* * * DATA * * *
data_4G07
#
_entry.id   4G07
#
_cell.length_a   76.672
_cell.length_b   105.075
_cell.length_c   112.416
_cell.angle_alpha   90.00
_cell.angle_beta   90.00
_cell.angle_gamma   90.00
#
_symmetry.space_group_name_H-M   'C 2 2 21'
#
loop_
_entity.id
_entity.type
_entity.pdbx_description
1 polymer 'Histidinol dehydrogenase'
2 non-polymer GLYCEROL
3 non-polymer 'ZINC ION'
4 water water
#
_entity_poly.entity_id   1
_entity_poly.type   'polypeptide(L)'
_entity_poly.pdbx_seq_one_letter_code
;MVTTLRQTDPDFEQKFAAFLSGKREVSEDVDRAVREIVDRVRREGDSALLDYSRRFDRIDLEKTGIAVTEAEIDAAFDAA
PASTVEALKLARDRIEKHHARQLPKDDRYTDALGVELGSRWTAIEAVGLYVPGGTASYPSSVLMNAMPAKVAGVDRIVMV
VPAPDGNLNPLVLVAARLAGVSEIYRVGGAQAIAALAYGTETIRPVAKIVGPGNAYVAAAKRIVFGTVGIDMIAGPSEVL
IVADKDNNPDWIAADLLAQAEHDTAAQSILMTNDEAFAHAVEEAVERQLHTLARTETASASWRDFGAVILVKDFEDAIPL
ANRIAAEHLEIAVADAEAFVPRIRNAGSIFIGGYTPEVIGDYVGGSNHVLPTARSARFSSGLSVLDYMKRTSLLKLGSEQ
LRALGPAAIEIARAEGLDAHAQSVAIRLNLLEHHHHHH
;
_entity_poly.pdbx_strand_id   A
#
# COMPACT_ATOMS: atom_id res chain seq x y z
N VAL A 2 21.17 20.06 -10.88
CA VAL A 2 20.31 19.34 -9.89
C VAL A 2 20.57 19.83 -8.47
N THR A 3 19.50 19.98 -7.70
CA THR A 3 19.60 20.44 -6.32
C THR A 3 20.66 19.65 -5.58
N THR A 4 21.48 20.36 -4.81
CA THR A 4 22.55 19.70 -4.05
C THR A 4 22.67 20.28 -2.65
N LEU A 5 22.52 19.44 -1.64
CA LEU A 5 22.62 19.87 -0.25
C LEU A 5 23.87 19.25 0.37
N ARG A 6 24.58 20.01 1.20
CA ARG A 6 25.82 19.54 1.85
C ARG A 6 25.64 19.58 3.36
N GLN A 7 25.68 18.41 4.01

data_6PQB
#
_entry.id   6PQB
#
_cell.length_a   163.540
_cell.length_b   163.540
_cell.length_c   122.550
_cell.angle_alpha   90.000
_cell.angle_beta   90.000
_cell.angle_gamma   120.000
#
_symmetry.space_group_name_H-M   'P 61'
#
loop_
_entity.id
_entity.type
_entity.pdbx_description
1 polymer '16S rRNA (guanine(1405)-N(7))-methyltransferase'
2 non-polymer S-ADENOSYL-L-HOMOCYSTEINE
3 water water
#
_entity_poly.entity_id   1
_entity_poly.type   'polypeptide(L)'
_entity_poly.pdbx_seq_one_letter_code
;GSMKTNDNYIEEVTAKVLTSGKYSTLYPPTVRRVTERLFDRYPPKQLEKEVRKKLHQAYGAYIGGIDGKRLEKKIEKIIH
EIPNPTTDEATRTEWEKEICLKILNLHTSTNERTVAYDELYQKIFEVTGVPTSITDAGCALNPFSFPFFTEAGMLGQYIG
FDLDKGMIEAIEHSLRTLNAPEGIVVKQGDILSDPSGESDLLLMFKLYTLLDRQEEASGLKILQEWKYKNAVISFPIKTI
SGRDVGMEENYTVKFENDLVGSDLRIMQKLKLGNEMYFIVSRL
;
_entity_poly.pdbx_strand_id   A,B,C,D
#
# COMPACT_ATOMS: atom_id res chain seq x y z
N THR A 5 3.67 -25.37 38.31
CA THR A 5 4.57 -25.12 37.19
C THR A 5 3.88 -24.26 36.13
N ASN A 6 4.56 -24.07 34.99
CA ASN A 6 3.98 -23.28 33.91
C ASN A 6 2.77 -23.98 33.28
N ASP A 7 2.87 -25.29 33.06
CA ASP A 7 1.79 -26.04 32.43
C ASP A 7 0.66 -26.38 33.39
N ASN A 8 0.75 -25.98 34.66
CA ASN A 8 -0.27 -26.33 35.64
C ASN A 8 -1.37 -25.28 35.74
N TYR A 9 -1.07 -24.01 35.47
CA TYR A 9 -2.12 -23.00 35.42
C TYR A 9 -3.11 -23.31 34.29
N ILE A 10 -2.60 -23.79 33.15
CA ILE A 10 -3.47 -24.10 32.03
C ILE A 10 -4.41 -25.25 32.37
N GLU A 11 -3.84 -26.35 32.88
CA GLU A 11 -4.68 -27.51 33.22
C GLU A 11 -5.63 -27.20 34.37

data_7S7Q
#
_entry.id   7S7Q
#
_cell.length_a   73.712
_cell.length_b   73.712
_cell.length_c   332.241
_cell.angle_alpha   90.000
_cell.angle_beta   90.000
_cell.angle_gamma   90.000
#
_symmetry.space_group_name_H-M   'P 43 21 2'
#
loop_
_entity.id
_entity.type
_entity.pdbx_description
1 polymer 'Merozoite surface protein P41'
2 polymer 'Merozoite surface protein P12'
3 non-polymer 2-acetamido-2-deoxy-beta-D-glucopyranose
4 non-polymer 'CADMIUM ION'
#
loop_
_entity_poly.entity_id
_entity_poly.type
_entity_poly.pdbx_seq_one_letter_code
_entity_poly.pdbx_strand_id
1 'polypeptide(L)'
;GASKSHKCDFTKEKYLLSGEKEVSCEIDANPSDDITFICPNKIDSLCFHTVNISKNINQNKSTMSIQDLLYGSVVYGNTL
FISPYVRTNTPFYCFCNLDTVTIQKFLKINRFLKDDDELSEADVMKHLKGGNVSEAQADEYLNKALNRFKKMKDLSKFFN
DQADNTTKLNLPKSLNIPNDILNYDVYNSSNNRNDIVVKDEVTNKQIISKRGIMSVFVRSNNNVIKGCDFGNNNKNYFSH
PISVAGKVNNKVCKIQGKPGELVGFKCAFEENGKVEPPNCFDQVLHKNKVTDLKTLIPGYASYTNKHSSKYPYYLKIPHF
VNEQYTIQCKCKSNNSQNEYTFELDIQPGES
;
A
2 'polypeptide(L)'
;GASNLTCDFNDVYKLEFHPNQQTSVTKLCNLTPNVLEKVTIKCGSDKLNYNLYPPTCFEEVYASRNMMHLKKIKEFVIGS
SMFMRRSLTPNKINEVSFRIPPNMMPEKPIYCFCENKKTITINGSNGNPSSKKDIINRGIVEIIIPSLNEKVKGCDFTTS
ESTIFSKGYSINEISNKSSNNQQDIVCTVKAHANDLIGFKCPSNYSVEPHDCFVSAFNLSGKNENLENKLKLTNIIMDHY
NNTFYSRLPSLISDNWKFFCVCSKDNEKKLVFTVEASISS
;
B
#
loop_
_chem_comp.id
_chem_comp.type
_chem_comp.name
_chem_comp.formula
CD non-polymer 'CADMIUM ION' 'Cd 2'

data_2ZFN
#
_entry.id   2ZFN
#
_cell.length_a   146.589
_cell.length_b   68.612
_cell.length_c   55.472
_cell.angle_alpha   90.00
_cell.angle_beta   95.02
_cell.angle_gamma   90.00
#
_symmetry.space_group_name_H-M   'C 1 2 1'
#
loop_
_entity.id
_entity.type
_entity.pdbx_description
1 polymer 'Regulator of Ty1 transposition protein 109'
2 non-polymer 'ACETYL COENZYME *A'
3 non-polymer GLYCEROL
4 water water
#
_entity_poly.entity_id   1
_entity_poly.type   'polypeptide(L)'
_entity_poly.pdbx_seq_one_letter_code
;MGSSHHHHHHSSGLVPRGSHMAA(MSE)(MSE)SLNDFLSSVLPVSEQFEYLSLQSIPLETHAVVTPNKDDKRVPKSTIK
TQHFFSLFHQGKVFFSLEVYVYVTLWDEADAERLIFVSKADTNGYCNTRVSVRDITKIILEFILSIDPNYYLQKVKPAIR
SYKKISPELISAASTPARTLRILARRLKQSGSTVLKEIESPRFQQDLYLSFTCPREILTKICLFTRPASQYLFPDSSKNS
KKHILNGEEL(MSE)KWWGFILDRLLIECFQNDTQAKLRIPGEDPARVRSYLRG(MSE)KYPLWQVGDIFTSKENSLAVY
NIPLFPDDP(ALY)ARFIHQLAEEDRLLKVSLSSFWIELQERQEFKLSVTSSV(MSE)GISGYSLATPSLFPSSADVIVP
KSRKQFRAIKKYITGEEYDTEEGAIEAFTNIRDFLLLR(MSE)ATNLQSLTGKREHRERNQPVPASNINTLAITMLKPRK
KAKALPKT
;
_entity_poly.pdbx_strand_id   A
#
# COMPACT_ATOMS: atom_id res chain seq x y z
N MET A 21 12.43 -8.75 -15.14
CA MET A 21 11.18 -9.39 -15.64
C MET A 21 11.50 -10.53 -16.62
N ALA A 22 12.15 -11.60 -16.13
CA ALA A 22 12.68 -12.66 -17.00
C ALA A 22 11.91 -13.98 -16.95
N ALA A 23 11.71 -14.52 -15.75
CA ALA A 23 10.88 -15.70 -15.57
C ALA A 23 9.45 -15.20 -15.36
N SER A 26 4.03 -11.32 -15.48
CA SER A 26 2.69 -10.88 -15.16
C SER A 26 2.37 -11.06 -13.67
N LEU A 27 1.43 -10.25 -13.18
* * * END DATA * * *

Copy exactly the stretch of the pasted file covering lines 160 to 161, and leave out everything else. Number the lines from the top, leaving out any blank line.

_cell.length_c   55.472
_cell.angle_alpha   90.00